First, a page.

on the bad days, i push people away. i ignore my friends, my family, never open my messages, and i find it hard to approach people. on those days everything is tinted grey, that’s when the thoughts start to go from bad to worse. you can talk to people about your worries and problems and that can make you feel better but in the end you’re the only one who can make the changes to make you feel better. you’re the only one who’s got the power to change the way you think.
Towards the end of my school year in 9th grade, I started to go to the gym with a trainer and within weeks the weight came off unknowingly. My clothes were fitting me better, I felt stronger, and I was starting to get attention from people all around me. I remember feeling so happy about my body for the first time in my life, I figured that if I worked harder, my results would be better.
After a few months although, I created certain ‘food rules’ for myself that I followed religiously for 3 weeks. My exams were going on during this time and when I went back to the golf club after they ended, the amount of attention I got was overwhelming. People were telling me how I great I looked and that I looked much better than before. I didn’t know back then that I was starting to fall into the traps of Anorexia Nervosa, but fast forward to 4 months and I weighed 40 pounds lesser than I did before. I continued to get a large amount of attention, but this time everyone around me was worried.
During my lowest points, I spent every single hour of every single day thinking about how many calories I’d eaten, planning how I would skip my next meal, and figuring out how I could be more active. I spent most of my time fighting with family members, arguments were a daily ritual, but I still didn’t do anything to get better. In my head, everything was fine and I chose to believe that they were just jealous of me.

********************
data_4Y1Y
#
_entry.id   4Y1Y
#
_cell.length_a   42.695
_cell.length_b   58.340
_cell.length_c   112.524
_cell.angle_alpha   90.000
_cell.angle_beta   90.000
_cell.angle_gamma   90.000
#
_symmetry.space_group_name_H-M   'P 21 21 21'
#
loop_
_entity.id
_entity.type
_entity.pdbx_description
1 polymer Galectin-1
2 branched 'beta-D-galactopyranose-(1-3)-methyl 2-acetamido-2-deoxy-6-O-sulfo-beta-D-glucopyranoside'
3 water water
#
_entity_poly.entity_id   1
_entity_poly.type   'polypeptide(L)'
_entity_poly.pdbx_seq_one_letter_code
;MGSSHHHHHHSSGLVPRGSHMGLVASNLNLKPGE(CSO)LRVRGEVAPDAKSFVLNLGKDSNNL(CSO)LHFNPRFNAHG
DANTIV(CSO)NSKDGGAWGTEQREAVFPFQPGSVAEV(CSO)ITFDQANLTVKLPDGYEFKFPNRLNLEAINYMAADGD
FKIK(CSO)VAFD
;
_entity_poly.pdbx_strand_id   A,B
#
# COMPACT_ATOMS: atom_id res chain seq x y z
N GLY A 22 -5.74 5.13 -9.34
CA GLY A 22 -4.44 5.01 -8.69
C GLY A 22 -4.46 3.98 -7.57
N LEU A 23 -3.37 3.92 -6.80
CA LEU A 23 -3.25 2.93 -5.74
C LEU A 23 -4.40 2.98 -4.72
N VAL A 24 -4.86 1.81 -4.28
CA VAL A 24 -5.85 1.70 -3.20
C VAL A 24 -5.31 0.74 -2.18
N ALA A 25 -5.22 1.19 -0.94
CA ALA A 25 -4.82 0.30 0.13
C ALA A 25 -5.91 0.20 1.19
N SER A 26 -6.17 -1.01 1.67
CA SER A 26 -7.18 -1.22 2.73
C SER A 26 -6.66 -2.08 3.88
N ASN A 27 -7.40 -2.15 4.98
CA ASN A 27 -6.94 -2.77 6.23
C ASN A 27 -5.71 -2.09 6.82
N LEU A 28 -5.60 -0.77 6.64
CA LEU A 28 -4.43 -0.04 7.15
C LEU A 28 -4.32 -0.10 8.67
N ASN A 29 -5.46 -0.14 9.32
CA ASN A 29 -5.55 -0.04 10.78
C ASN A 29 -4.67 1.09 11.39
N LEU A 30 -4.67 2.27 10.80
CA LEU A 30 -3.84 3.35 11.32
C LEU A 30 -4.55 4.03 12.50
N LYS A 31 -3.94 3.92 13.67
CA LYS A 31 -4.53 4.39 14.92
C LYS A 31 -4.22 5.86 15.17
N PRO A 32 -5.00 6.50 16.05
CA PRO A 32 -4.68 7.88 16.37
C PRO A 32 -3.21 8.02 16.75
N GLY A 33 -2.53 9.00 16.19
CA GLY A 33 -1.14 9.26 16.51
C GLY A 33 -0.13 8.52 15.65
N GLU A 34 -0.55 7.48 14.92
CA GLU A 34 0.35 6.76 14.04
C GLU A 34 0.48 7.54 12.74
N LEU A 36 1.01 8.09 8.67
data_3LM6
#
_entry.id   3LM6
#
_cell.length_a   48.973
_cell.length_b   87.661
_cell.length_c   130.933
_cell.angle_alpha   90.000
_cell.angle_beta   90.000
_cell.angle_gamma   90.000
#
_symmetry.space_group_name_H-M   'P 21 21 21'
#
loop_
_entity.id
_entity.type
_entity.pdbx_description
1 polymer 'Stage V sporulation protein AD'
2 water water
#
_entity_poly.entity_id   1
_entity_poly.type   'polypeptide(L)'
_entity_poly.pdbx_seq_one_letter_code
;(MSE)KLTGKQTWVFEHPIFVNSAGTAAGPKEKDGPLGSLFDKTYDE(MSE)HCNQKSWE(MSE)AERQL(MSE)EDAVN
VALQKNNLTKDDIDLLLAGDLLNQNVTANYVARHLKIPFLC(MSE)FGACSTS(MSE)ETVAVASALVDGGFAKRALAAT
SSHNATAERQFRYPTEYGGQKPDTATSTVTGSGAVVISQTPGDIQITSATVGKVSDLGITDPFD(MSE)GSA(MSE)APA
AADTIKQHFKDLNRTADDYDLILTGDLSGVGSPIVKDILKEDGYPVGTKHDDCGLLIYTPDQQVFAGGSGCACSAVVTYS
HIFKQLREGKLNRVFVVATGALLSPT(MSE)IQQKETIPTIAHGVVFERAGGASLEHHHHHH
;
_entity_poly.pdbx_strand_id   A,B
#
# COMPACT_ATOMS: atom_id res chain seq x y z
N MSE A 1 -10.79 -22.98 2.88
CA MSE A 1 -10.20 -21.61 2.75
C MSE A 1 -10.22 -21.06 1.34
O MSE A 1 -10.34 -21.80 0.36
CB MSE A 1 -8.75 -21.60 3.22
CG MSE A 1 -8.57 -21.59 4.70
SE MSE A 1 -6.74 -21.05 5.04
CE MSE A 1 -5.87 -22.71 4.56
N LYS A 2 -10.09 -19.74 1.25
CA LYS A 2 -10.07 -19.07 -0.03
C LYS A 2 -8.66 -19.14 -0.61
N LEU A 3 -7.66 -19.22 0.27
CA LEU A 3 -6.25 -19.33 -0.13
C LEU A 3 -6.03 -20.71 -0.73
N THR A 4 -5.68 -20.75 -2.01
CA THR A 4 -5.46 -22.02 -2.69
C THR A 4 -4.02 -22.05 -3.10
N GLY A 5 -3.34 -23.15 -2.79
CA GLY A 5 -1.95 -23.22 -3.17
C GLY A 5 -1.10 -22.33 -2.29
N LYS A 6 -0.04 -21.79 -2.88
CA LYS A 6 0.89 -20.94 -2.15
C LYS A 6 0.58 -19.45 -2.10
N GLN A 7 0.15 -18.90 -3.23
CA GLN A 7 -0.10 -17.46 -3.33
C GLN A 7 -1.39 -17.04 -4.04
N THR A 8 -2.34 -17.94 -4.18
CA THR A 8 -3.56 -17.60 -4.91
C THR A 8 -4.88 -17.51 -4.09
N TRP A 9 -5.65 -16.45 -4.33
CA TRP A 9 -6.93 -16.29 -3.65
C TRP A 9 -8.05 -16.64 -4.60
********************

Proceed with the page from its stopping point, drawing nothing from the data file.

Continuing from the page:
I only started recovery towards the end of 10th grade, when my golf coach told me to go to a nutritionist and get help. A month after I went to her, I started to get better, I felt stronger, I was happier, I started to do things for myself and actually began to take better care of my health.
It’s not that I decided to make the change right after I decided to get help. Recovery was an extremely long process and it took me a very very long time to actually listen to what everyone was saying around me.
I remember how terrible my life was when I was anorexic, seriously. It’s like I cared about only one thing in my life and that was to get thinner and thinner and just be as skinny and bony as I could be. I drove myself and everyone around me crazy. I lost 2 years of my teenage life being obsessed about what everyone thought of me.